Exxon Mobil shareholders, backed by three of the largest U.S. pension funds, voted to replace at least two board directors Wednesday with activist investor nominees.
Taking issue with the company's direction, hedge fund firm Engine No. 1 put forth a slate of four independent director candidates. Exxon's board "needs are directors with experience in successful and profitable energy industry transformations who can help turn aspirations of addressing the risks of climate change into a long-term business plan, not talking points," Engine No. 1 said in a news release Monday.
The $458.9 billion California Public Employees' Retirement System, Sacramento, $299.8 billion California State Teachers' Retirement System, West Sacramento, and $254.8 billion New York State Common Retirement Fund, Albany, backed the Engine No. 1 candidates.
"This is a company that has a myriad of underperformance issues and while they've made some steps in the right direction, now the hard work begins," said Aeisha Mastagni, portfolio manager with CalSTRS' sustainable investment and stewardship strategies unit, during a call Wednesday hosted by Climate Action 100+, a global investor engagement initiative on climate change. "It's about developing those long-term strategies to compete in a decarbonizing world, and it's about righting some of those incentives that currently (are) misaligned and it's about doing a better job of communicating with its shareholders about those strategies."
New York State Comptroller Thomas P. DiNapoli, sole trustee of the pension fund, said in a statement that Exxon shareholders "chose real action to address the climate crisis over business as usual in the fossil-fuel industry."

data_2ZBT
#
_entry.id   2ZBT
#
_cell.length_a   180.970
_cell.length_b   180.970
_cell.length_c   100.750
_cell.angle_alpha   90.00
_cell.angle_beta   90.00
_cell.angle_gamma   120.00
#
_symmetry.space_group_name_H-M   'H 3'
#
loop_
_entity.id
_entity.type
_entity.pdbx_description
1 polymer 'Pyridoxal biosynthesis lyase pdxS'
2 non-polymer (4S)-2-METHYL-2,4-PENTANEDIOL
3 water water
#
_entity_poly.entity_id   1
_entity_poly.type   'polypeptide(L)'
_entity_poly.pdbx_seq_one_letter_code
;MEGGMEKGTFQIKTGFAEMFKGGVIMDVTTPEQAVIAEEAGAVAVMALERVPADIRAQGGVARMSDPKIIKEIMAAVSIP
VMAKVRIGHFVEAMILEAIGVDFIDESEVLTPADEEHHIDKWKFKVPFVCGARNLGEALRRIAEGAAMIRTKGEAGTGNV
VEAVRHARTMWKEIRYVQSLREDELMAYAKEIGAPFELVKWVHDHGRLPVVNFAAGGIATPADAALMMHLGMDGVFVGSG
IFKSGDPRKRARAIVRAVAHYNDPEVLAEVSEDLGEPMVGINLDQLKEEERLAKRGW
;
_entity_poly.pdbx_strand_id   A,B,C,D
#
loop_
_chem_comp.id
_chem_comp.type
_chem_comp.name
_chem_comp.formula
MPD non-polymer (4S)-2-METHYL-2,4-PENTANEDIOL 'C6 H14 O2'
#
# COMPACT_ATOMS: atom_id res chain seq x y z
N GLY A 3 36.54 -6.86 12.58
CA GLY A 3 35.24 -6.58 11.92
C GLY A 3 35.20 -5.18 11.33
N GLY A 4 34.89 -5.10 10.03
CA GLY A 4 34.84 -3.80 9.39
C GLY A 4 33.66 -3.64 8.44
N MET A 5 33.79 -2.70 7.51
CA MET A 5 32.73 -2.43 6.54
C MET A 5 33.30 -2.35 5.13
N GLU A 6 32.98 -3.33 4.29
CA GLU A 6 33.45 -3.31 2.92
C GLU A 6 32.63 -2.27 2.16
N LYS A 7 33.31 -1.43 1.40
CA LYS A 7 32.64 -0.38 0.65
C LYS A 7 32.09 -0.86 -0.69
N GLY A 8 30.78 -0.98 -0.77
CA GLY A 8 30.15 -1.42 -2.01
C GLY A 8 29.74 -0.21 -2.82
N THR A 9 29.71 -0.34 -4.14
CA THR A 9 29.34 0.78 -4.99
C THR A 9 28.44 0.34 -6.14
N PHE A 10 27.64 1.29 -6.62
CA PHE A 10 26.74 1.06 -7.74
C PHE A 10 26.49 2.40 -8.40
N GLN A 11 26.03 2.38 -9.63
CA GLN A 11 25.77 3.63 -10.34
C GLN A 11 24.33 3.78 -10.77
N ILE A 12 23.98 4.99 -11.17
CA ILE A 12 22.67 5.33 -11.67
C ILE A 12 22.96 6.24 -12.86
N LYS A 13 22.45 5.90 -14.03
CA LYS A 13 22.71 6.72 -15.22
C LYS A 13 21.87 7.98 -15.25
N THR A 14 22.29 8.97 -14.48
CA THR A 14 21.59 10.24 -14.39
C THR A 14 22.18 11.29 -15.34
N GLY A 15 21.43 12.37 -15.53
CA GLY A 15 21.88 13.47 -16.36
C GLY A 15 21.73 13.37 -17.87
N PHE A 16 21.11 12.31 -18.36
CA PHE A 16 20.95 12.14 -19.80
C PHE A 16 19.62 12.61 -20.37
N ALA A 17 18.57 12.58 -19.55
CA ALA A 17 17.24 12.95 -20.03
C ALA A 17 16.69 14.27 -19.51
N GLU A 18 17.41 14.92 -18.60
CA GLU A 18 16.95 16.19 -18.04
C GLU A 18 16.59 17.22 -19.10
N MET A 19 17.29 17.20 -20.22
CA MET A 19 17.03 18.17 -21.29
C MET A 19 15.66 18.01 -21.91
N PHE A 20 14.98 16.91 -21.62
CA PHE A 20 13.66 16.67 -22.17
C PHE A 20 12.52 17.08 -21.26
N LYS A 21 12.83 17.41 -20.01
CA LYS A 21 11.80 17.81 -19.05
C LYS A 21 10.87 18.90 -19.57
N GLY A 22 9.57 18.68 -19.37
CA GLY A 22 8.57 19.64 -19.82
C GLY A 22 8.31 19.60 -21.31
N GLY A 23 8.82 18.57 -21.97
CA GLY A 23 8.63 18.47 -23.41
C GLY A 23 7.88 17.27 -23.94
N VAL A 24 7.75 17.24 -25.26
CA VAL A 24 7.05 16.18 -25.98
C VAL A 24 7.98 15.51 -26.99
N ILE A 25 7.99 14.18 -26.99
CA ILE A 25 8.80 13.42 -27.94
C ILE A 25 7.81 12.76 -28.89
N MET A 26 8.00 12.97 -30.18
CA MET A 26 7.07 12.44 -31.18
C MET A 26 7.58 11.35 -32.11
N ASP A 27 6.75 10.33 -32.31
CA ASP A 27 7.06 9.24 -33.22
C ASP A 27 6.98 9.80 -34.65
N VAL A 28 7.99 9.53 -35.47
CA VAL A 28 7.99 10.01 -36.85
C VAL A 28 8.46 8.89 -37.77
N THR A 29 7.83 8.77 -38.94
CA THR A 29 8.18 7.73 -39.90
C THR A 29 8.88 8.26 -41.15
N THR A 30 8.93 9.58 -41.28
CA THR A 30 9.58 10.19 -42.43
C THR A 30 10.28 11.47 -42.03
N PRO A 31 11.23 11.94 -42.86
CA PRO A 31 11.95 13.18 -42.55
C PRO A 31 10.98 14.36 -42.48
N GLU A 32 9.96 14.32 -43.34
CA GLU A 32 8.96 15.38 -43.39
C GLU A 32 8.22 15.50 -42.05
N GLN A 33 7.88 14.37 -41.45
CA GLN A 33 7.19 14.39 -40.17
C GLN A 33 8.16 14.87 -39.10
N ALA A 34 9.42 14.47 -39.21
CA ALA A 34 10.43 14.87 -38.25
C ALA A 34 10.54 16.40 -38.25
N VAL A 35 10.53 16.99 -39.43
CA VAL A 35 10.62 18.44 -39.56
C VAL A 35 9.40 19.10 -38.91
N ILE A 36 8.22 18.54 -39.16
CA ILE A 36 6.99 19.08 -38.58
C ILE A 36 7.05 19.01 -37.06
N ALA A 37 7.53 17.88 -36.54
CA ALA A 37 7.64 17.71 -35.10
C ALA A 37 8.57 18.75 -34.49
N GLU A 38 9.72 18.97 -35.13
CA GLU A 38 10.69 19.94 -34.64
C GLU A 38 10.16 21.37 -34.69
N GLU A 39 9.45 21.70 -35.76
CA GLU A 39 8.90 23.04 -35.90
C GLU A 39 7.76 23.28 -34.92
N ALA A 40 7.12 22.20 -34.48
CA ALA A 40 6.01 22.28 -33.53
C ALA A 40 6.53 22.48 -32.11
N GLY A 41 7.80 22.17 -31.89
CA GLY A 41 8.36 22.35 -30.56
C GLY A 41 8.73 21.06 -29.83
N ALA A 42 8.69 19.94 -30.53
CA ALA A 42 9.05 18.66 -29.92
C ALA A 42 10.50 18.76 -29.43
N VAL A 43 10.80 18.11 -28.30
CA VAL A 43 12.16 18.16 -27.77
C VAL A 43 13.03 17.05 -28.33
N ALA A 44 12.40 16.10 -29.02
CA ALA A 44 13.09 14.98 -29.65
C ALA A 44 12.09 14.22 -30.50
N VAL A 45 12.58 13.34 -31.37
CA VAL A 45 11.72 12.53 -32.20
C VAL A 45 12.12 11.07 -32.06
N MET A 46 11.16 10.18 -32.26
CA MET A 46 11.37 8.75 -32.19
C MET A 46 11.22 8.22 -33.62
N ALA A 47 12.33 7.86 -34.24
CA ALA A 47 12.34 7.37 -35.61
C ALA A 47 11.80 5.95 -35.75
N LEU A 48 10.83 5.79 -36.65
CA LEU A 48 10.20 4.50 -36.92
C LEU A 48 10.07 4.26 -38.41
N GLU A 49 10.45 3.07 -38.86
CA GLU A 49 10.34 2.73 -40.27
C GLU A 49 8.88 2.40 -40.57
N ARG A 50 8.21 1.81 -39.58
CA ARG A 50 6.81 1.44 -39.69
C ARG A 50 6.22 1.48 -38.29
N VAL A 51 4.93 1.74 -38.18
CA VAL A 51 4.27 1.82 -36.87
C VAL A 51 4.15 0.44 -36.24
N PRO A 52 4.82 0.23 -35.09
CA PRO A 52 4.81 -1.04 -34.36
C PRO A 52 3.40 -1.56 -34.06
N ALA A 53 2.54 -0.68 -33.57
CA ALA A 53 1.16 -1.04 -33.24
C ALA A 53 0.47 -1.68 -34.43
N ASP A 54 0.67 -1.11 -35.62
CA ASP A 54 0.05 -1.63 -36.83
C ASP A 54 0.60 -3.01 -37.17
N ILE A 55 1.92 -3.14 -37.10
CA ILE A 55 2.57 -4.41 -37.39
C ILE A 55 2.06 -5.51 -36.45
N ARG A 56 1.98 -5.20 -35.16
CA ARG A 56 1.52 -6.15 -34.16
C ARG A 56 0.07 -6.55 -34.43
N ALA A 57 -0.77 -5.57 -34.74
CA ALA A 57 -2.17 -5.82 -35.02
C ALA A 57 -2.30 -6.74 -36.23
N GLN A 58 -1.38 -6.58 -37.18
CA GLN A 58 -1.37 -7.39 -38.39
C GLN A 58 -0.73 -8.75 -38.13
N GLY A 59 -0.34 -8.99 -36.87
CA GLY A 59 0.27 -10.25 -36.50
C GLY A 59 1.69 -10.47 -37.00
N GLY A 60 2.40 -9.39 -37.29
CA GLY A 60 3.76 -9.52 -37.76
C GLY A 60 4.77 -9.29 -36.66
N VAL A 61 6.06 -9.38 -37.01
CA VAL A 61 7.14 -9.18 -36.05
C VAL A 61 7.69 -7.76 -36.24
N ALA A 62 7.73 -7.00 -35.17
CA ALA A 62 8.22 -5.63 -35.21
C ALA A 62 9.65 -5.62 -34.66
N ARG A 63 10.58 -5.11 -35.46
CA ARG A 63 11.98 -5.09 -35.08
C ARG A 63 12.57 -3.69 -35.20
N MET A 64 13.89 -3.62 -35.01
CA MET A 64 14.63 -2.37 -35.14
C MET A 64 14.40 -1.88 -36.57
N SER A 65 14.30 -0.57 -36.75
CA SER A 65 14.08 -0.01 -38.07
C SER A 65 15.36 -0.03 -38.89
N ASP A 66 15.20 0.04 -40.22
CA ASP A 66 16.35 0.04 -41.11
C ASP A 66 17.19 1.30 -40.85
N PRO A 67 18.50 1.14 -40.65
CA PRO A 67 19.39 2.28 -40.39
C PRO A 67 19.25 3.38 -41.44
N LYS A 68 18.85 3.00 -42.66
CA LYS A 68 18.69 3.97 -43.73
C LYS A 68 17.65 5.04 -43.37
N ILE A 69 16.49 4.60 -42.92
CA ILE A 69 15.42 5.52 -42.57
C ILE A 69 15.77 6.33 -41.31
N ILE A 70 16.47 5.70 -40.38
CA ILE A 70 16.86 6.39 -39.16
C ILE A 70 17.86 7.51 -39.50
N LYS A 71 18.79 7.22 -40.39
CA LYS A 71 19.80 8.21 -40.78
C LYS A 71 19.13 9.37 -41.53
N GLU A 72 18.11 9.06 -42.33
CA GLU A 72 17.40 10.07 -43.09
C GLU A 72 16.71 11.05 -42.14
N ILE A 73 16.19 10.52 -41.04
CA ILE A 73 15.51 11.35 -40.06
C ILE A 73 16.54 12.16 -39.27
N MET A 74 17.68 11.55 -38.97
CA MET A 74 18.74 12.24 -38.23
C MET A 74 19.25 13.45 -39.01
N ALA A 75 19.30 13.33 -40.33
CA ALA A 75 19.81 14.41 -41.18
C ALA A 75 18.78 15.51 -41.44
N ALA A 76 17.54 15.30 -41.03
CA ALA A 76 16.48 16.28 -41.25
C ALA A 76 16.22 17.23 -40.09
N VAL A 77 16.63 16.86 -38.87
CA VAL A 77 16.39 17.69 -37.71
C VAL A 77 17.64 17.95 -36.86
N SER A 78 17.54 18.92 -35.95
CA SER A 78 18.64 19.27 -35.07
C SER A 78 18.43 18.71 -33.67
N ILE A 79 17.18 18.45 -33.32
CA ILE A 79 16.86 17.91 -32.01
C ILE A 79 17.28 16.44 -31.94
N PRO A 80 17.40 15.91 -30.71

Investors have sought assurance that Exxon's board "took the climate crisis seriously and was acting to put the company on a path to succeed in the low-carbon economy, and for years received platitudes and gas lighting in response," Mr. DiNapoli added. "Now we are sending new board members, seasoned in managing change in the fossil-fuel industry, to help put the company back on track."
Exxon has yet to release the final vote tallies and the makeup of its 12-member board is still unclear. While eight Exxon-backed candidates were also elected, two board seats remain undecided, including one contested by a third Engine No. 1 candidate.
Also Wednesday, a resolution asking Chevron to issue an audited report assessing how a dramatic reduction in fossil-fuel demand — as laid out in the International Energy Agency's Net Zero by 2050 scenario and report — will affect the company's financial position and underlying assumptions earned 48% support, according to As You Sow, an environmental non-profit that introduced the resolution.
Results on same resolution filed at Exxon are not yet available, As You Sow noted.
Separately, a Dutch court ruled against Royal Dutch Shell in a climate change-related case, ordering the oil company to reduce carbon emissions by a net 45% by the end of 2030.
A court in The Hague ruled in favor of Milieudefensie — Friends of the Earth Netherlands — along with 17,000 co-plaintiffs and six organizations in its legal action against Shell. Milieudefensie said in a news release that the "historic verdict has enormous consequences for Shell and the fossil-fuel industry."
In a response published on its website, Shell said it will continue to take significant steps to accelerate the transition of its business to net-zero carbon emissions, working with suppliers, customers and other partners.
Sophie Baker and Bloomberg contributed to this story.